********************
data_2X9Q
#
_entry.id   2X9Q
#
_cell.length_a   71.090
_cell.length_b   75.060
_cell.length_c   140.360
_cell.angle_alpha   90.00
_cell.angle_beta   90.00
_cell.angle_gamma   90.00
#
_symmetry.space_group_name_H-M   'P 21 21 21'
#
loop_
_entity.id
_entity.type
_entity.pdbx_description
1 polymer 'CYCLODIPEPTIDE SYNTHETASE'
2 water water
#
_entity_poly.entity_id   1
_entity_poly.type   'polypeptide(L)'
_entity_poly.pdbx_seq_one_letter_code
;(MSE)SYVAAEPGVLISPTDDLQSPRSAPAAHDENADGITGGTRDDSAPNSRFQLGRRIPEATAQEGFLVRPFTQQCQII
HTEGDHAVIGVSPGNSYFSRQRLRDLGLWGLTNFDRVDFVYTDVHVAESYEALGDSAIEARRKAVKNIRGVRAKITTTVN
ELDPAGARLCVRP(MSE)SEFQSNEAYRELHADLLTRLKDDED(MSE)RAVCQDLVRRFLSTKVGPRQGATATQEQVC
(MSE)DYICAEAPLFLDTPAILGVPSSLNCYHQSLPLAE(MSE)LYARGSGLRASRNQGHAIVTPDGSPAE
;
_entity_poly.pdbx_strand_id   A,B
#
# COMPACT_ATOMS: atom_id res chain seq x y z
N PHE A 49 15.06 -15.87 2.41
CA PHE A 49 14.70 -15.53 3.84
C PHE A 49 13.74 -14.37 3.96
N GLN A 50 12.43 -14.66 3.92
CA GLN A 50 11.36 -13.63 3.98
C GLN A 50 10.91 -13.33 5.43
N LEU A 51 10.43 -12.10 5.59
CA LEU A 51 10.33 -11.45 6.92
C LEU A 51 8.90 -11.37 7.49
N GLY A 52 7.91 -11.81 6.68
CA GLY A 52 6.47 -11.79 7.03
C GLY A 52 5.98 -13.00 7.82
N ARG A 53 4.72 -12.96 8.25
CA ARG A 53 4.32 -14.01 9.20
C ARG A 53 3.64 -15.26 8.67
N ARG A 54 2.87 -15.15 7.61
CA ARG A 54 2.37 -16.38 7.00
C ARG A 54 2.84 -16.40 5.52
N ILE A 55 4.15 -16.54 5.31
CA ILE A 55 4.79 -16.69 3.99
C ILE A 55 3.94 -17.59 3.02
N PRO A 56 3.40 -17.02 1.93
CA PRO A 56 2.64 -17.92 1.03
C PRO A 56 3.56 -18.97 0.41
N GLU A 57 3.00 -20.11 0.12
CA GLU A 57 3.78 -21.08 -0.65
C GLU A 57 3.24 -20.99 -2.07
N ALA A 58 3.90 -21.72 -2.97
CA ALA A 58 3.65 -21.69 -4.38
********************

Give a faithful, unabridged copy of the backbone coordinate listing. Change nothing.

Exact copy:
data_2X9Q
#
_entry.id   2X9Q
#
_cell.length_a   71.090
_cell.length_b   75.060
_cell.length_c   140.360
_cell.angle_alpha   90.00
_cell.angle_beta   90.00
_cell.angle_gamma   90.00
#
_symmetry.space_group_name_H-M   'P 21 21 21'
#
loop_
_entity.id
_entity.type
_entity.pdbx_description
1 polymer 'CYCLODIPEPTIDE SYNTHETASE'
2 water water
#
_entity_poly.entity_id   1
_entity_poly.type   'polypeptide(L)'
_entity_poly.pdbx_seq_one_letter_code
;(MSE)SYVAAEPGVLISPTDDLQSPRSAPAAHDENADGITGGTRDDSAPNSRFQLGRRIPEATAQEGFLVRPFTQQCQII
HTEGDHAVIGVSPGNSYFSRQRLRDLGLWGLTNFDRVDFVYTDVHVAESYEALGDSAIEARRKAVKNIRGVRAKITTTVN
ELDPAGARLCVRP(MSE)SEFQSNEAYRELHADLLTRLKDDED(MSE)RAVCQDLVRRFLSTKVGPRQGATATQEQVC
(MSE)DYICAEAPLFLDTPAILGVPSSLNCYHQSLPLAE(MSE)LYARGSGLRASRNQGHAIVTPDGSPAE
;
_entity_poly.pdbx_strand_id   A,B
#
# COMPACT_ATOMS: atom_id res chain seq x y z
N PHE A 49 15.06 -15.87 2.41
CA PHE A 49 14.70 -15.53 3.84
C PHE A 49 13.74 -14.37 3.96
N GLN A 50 12.43 -14.66 3.92
CA GLN A 50 11.36 -13.63 3.98
C GLN A 50 10.91 -13.33 5.43
N LEU A 51 10.43 -12.10 5.59
CA LEU A 51 10.33 -11.45 6.92
C LEU A 51 8.90 -11.37 7.49
N GLY A 52 7.91 -11.81 6.68
CA GLY A 52 6.47 -11.79 7.03
C GLY A 52 5.98 -13.00 7.82
N ARG A 53 4.72 -12.96 8.25
CA ARG A 53 4.32 -14.01 9.20
C ARG A 53 3.64 -15.26 8.67
N ARG A 54 2.87 -15.15 7.61
CA ARG A 54 2.37 -16.38 7.00
C ARG A 54 2.84 -16.40 5.52
N ILE A 55 4.15 -16.54 5.31
CA ILE A 55 4.79 -16.69 3.99
C ILE A 55 3.94 -17.59 3.02
N PRO A 56 3.40 -17.02 1.93
CA PRO A 56 2.64 -17.92 1.03
C PRO A 56 3.56 -18.97 0.41
N GLU A 57 3.00 -20.11 0.12
CA GLU A 57 3.78 -21.08 -0.65
C GLU A 57 3.24 -20.99 -2.07
N ALA A 58 3.90 -21.72 -2.97
CA ALA A 58 3.65 -21.69 -4.38